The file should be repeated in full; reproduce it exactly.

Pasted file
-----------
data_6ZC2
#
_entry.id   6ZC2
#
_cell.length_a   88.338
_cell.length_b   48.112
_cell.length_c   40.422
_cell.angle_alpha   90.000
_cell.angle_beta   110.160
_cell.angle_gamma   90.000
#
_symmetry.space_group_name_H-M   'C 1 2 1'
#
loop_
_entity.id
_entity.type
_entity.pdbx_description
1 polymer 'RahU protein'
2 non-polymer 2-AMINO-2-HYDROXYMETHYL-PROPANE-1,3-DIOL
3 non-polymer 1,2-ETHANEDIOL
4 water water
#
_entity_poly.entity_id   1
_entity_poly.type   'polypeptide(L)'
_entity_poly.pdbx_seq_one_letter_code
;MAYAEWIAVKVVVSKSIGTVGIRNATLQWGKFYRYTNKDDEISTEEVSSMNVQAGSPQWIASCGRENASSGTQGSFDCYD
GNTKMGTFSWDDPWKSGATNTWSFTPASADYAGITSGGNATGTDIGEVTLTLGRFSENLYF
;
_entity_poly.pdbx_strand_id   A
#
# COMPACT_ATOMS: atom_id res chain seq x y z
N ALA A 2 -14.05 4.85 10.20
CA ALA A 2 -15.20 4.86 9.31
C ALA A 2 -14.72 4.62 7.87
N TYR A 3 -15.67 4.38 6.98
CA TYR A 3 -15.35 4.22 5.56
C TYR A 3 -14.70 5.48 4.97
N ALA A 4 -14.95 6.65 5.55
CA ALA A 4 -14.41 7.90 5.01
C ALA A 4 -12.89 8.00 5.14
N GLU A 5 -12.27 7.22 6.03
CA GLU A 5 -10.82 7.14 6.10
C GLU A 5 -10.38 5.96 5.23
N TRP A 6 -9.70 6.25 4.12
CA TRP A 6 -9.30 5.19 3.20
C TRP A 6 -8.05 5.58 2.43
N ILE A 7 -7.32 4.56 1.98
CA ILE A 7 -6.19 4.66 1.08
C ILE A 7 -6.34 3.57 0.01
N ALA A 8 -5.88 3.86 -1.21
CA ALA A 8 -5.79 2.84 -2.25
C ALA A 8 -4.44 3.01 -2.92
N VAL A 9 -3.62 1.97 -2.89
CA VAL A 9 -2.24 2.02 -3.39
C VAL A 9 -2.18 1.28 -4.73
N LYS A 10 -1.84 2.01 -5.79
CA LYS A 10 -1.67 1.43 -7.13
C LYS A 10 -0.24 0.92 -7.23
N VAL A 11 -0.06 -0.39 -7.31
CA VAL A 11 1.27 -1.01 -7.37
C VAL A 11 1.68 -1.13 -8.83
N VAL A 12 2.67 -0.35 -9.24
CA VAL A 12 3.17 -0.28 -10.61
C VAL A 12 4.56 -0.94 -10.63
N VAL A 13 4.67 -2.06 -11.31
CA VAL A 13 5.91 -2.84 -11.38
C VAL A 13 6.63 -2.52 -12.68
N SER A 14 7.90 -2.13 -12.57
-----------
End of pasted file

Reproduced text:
data_6ZC2
#
_entry.id   6ZC2
#
_cell.length_a   88.338
_cell.length_b   48.112
_cell.length_c   40.422
_cell.angle_alpha   90.000
_cell.angle_beta   110.160
_cell.angle_gamma   90.000
#
_symmetry.space_group_name_H-M   'C 1 2 1'
#
loop_
_entity.id
_entity.type
_entity.pdbx_description
1 polymer 'RahU protein'
2 non-polymer 2-AMINO-2-HYDROXYMETHYL-PROPANE-1,3-DIOL
3 non-polymer 1,2-ETHANEDIOL
4 water water
#
_entity_poly.entity_id   1
_entity_poly.type   'polypeptide(L)'
_entity_poly.pdbx_seq_one_letter_code
;MAYAEWIAVKVVVSKSIGTVGIRNATLQWGKFYRYTNKDDEISTEEVSSMNVQAGSPQWIASCGRENASSGTQGSFDCYD
GNTKMGTFSWDDPWKSGATNTWSFTPASADYAGITSGGNATGTDIGEVTLTLGRFSENLYF
;
_entity_poly.pdbx_strand_id   A
#
# COMPACT_ATOMS: atom_id res chain seq x y z
N ALA A 2 -14.05 4.85 10.20
CA ALA A 2 -15.20 4.86 9.31
C ALA A 2 -14.72 4.62 7.87
N TYR A 3 -15.67 4.38 6.98
CA TYR A 3 -15.35 4.22 5.56
C TYR A 3 -14.70 5.48 4.97
N ALA A 4 -14.95 6.65 5.55
CA ALA A 4 -14.41 7.90 5.01
C ALA A 4 -12.89 8.00 5.14
N GLU A 5 -12.27 7.22 6.03
CA GLU A 5 -10.82 7.14 6.10
C GLU A 5 -10.38 5.96 5.23
N TRP A 6 -9.70 6.25 4.12
CA TRP A 6 -9.30 5.19 3.20
C TRP A 6 -8.05 5.58 2.43
N ILE A 7 -7.32 4.56 1.98
CA ILE A 7 -6.19 4.66 1.08
C ILE A 7 -6.34 3.57 0.01
N ALA A 8 -5.88 3.86 -1.21
CA ALA A 8 -5.79 2.84 -2.25
C ALA A 8 -4.44 3.01 -2.92
N VAL A 9 -3.62 1.97 -2.89
CA VAL A 9 -2.24 2.02 -3.39
C VAL A 9 -2.18 1.28 -4.73
N LYS A 10 -1.84 2.01 -5.79
CA LYS A 10 -1.67 1.43 -7.13
C LYS A 10 -0.24 0.92 -7.23
N VAL A 11 -0.06 -0.39 -7.31
CA VAL A 11 1.27 -1.01 -7.37
C VAL A 11 1.68 -1.13 -8.83
N VAL A 12 2.67 -0.35 -9.24
CA VAL A 12 3.17 -0.28 -10.61
C VAL A 12 4.56 -0.94 -10.63
N VAL A 13 4.67 -2.06 -11.31
CA VAL A 13 5.91 -2.84 -11.38
C VAL A 13 6.63 -2.52 -12.68
N SER A 14 7.90 -2.13 -12.57